Mass rallies grip Bulgarian politics

Tens of thousands of Bulgarians take to the streets in mass political rallies both for and against the government.

Last updated: 16 Nov 2013 16:05
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Prime Minister Plamen Oresharsk pledged to stay in power and push with reforms [Reuters]

Tens of thousands of Bulgarians have taken to the streets, rallying for and against the embattled Socialist-led government, underscoring the widening political divide in the country.

At least 10,000 people gathered in the capital city of Sofia on Saturday in support of Prime Minister Plamen Oresharski of the Bulgarian Socialist Party, who despite months of demonstrations calling for him to resign, pledged to stay in power and push with reforms to help the most disadvantaged and raise incomes.

Meanwhile, at a separate rally in Plovdiv, Bulgaria's second largest city, thousands of supporters of the opposition GERB party (Citizens for European Development of Bulgaria) demanded government's resignation and early election, accusing the government of incompetence and graft.

The Socialist-led cabinet took office in May after a GERB centre-right government resigned, following mass protests over high utility bills and corruption. GERB won most votes at the May poll, but failed to form a government.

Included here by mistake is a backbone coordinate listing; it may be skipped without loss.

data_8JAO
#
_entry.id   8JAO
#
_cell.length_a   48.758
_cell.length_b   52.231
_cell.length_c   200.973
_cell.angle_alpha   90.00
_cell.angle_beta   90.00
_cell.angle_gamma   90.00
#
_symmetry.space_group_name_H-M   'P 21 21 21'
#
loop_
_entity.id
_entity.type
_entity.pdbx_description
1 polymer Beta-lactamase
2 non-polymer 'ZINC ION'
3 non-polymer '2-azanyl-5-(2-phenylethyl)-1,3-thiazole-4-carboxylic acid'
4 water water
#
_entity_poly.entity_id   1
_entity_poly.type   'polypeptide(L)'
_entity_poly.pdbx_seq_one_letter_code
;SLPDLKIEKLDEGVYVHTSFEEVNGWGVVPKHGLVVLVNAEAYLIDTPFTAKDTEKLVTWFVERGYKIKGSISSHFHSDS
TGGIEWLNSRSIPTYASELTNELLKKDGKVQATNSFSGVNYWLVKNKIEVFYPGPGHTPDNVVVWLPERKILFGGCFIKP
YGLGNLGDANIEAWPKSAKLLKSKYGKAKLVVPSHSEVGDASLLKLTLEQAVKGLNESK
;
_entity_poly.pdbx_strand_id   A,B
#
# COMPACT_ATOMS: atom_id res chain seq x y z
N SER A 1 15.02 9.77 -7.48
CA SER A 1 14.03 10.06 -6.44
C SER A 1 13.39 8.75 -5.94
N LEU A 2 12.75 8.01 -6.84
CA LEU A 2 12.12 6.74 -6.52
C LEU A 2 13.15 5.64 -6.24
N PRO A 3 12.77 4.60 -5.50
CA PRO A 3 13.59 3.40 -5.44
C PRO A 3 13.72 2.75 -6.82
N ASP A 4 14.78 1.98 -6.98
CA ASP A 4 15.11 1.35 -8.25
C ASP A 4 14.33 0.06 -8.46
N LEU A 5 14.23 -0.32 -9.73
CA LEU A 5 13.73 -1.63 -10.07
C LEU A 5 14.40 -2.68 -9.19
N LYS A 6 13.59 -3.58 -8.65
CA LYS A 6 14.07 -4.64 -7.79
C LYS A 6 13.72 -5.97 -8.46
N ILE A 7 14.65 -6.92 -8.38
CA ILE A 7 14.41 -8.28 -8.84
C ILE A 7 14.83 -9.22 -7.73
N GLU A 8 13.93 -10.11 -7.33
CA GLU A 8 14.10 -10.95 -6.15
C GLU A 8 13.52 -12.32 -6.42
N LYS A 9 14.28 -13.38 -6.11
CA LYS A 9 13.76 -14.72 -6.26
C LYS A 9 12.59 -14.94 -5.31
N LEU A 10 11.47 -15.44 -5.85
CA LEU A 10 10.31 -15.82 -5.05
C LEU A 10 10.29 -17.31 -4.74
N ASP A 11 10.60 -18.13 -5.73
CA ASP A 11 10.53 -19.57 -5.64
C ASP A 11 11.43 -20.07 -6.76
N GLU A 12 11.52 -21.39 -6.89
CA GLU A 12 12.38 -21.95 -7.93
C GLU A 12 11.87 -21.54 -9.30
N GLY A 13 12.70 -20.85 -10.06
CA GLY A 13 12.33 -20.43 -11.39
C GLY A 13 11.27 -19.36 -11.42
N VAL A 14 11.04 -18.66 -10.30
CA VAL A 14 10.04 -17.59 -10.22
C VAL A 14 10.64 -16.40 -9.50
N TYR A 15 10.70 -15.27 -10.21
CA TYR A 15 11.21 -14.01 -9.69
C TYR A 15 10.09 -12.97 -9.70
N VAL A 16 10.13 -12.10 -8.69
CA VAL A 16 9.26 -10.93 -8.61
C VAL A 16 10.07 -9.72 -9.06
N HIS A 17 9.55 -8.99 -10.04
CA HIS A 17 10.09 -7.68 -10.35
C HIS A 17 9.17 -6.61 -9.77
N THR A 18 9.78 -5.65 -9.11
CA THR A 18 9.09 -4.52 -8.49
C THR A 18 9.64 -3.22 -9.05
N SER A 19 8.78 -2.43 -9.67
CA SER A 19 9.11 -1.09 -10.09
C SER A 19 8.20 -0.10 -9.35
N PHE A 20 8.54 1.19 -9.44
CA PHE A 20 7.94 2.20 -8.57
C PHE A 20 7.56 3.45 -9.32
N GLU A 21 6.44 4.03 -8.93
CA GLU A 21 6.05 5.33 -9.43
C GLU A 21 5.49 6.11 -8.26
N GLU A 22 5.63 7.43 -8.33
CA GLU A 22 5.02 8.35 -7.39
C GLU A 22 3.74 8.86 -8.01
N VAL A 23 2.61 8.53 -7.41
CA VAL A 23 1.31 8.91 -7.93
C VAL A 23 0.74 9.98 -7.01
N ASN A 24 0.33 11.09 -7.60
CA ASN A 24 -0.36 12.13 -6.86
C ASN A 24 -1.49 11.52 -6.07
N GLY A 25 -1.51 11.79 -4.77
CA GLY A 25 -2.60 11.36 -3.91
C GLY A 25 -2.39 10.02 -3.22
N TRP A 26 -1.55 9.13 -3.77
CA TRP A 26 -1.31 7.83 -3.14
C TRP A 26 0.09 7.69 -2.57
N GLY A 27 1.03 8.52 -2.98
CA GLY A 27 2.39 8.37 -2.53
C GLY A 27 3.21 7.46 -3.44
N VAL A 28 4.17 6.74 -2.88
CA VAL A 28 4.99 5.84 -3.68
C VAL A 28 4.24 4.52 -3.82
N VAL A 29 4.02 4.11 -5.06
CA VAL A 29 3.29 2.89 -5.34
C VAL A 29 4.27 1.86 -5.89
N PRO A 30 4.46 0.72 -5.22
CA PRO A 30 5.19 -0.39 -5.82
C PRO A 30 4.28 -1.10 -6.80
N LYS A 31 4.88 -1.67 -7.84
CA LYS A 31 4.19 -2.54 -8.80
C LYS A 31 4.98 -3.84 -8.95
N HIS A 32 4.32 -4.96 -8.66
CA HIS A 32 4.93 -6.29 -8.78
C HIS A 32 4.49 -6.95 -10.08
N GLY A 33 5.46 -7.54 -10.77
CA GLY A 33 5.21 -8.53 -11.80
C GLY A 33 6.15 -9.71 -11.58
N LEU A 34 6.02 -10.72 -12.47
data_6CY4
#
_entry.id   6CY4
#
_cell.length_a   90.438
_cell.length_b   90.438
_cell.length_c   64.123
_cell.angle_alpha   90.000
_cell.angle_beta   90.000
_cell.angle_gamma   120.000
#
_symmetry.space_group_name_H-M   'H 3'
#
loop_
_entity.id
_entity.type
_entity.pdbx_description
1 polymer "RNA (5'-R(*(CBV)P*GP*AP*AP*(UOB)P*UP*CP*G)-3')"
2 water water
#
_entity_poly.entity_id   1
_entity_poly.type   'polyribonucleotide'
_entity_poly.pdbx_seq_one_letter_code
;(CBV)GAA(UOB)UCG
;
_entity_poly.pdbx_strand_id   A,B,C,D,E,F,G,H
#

There was a heavy police presence to prevent clashes with and among football fans attending a nearby match between arch crosstown rival teams Levski and CSKA.

The cabinet has a shaky majority with the unofficial support of the nationalist party, Attack.

Many Bulgarians had hoped that joining the EU six years ago would bring prosperity to the former communist state and put an end to rampant corruption and organised crime. They are disillusioned with the entrenched political elites, which they believe work only for their own benefit.

The country is yet to put a senior government official behind bars for graft, while the average salary of 400 euros ($540) per month is the lowest in the 28-member bloc.

Opinion polls showed that five months after the early election, Bulgarians remain divided on whether the government should stay in power or resign.


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